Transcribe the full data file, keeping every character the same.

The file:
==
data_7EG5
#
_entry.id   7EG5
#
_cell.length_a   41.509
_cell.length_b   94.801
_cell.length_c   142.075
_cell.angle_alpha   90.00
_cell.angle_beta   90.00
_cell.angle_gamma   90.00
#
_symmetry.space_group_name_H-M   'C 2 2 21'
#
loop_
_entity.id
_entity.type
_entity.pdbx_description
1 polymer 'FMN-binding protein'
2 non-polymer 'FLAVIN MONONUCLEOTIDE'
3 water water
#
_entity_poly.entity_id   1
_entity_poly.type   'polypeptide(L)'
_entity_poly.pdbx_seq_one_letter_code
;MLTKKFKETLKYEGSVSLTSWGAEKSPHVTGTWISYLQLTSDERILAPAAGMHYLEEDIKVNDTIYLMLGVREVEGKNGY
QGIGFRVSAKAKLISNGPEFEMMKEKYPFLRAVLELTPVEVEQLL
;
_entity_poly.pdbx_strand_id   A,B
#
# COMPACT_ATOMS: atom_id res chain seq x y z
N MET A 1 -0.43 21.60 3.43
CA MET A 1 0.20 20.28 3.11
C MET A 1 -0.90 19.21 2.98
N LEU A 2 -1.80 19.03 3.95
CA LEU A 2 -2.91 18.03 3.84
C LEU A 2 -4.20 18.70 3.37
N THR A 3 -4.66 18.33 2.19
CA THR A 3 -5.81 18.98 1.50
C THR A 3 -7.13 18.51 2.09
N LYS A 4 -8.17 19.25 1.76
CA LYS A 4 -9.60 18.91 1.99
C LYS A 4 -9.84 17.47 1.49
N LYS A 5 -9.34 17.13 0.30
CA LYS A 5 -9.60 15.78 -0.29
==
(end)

data_7EG5
#
_entry.id   7EG5
#
_cell.length_a   41.509
_cell.length_b   94.801
_cell.length_c   142.075
_cell.angle_alpha   90.00
_cell.angle_beta   90.00
_cell.angle_gamma   90.00
#
_symmetry.space_group_name_H-M   'C 2 2 21'
#
loop_
_entity.id
_entity.type
_entity.pdbx_description
1 polymer 'FMN-binding protein'
2 non-polymer 'FLAVIN MONONUCLEOTIDE'
3 water water
#
_entity_poly.entity_id   1
_entity_poly.type   'polypeptide(L)'
_entity_poly.pdbx_seq_one_letter_code
;MLTKKFKETLKYEGSVSLTSWGAEKSPHVTGTWISYLQLTSDERILAPAAGMHYLEEDIKVNDTIYLMLGVREVEGKNGY
QGIGFRVSAKAKLISNGPEFEMMKEKYPFLRAVLELTPVEVEQLL
;
_entity_poly.pdbx_strand_id   A,B
#
# COMPACT_ATOMS: atom_id res chain seq x y z
N MET A 1 -0.43 21.60 3.43
CA MET A 1 0.20 20.28 3.11
C MET A 1 -0.90 19.21 2.98
N LEU A 2 -1.80 19.03 3.95
CA LEU A 2 -2.91 18.03 3.84
C LEU A 2 -4.20 18.70 3.37
N THR A 3 -4.66 18.33 2.19
CA THR A 3 -5.81 18.98 1.50
C THR A 3 -7.13 18.51 2.09
N LYS A 4 -8.17 19.25 1.76
CA LYS A 4 -9.60 18.91 1.99
C LYS A 4 -9.84 17.47 1.49
N LYS A 5 -9.34 17.13 0.30
CA LYS A 5 -9.60 15.78 -0.29